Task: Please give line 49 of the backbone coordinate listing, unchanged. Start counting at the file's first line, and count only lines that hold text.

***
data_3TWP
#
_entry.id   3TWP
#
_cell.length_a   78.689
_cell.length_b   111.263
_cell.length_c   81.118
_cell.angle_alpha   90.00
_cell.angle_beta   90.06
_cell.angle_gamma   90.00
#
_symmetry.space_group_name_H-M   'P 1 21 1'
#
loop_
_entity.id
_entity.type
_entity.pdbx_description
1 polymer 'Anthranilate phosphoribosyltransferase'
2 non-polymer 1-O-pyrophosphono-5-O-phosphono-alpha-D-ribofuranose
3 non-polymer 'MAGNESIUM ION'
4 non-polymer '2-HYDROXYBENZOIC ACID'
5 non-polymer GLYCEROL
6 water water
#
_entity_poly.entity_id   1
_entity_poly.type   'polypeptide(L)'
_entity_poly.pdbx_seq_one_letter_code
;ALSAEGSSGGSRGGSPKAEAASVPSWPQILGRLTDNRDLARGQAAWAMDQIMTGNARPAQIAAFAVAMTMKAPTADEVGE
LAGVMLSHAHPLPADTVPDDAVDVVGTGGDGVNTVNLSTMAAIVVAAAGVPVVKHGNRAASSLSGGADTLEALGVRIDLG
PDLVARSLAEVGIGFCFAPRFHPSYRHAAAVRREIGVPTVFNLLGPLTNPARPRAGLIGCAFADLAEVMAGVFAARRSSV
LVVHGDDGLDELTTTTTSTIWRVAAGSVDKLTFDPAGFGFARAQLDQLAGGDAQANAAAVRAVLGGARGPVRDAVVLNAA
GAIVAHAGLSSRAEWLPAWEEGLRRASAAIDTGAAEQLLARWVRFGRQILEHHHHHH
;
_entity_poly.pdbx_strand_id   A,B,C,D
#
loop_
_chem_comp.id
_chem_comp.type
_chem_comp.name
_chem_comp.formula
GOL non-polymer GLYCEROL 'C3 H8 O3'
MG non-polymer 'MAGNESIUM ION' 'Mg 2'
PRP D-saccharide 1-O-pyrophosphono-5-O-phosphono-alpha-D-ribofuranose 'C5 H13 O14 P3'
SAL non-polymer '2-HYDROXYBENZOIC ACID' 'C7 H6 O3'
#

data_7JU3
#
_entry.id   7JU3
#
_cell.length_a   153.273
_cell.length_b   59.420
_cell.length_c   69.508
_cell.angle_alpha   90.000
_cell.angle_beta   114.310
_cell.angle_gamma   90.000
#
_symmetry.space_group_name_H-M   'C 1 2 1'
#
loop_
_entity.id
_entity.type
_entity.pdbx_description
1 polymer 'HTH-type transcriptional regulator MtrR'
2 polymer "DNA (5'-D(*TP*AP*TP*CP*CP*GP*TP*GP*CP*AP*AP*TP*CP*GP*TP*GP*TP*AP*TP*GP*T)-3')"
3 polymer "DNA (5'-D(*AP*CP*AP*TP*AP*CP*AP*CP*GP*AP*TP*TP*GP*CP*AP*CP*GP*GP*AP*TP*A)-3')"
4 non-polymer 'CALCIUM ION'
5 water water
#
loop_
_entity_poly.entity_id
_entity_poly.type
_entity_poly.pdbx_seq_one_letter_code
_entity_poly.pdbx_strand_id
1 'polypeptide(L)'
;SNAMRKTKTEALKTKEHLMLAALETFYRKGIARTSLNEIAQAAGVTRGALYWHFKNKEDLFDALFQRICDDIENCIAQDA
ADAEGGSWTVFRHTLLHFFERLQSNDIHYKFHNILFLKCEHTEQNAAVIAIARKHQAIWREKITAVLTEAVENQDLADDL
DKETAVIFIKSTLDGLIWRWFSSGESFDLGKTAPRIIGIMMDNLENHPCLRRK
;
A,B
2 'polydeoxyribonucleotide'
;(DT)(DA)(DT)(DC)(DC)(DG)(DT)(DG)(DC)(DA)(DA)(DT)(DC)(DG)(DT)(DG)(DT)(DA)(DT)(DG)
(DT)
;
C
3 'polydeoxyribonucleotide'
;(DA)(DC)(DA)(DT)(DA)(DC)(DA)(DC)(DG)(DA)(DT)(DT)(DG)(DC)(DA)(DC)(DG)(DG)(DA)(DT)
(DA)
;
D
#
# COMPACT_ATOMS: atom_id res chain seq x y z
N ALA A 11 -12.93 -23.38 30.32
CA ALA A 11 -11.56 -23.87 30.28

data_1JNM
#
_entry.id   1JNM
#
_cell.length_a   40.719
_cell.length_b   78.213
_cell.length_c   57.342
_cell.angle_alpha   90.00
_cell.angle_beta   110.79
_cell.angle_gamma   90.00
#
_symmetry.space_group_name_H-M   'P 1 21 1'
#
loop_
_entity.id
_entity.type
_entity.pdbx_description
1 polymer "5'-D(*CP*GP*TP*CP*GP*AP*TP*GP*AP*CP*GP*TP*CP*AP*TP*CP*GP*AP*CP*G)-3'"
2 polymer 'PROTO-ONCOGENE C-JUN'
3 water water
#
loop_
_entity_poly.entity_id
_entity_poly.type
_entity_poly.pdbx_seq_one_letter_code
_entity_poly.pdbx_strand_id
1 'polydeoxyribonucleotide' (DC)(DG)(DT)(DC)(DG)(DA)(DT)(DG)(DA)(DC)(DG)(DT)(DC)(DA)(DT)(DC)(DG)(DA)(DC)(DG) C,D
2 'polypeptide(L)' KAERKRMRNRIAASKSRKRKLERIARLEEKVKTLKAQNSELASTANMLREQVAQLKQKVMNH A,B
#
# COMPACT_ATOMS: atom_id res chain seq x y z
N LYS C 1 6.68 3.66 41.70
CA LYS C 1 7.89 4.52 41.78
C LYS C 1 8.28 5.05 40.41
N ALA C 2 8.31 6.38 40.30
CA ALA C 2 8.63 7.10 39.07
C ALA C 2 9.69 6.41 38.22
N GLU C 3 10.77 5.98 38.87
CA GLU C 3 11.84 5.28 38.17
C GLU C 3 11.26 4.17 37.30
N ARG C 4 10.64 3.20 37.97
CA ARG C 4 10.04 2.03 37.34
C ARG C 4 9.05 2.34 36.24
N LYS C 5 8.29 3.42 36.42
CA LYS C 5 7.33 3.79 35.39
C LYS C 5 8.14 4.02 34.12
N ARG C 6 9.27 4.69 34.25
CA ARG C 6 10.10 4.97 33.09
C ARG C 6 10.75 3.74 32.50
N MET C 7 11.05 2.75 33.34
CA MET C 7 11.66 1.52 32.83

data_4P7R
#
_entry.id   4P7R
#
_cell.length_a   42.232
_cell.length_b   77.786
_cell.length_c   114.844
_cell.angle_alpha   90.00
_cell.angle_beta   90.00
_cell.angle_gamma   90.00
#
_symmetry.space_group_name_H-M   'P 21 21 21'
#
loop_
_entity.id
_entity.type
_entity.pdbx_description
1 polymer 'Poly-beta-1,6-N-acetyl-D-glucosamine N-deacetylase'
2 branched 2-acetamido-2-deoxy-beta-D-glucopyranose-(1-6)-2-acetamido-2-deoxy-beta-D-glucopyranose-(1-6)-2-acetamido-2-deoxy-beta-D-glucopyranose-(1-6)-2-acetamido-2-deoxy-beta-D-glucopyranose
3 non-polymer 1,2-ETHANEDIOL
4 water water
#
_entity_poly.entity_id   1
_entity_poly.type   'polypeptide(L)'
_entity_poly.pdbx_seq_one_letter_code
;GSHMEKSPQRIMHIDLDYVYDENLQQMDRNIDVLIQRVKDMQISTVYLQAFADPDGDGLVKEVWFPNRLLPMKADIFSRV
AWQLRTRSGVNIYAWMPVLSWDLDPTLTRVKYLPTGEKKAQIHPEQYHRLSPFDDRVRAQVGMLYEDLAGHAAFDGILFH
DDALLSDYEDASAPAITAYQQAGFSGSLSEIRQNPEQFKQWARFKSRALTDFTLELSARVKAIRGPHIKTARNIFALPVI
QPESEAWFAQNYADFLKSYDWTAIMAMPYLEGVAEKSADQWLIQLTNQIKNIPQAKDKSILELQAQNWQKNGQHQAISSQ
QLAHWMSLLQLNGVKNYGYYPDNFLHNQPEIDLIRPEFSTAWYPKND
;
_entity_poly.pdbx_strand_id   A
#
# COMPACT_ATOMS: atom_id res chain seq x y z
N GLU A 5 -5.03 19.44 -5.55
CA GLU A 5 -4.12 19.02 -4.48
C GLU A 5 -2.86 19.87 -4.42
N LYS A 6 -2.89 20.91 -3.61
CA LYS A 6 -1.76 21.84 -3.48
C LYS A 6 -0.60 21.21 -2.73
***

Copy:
#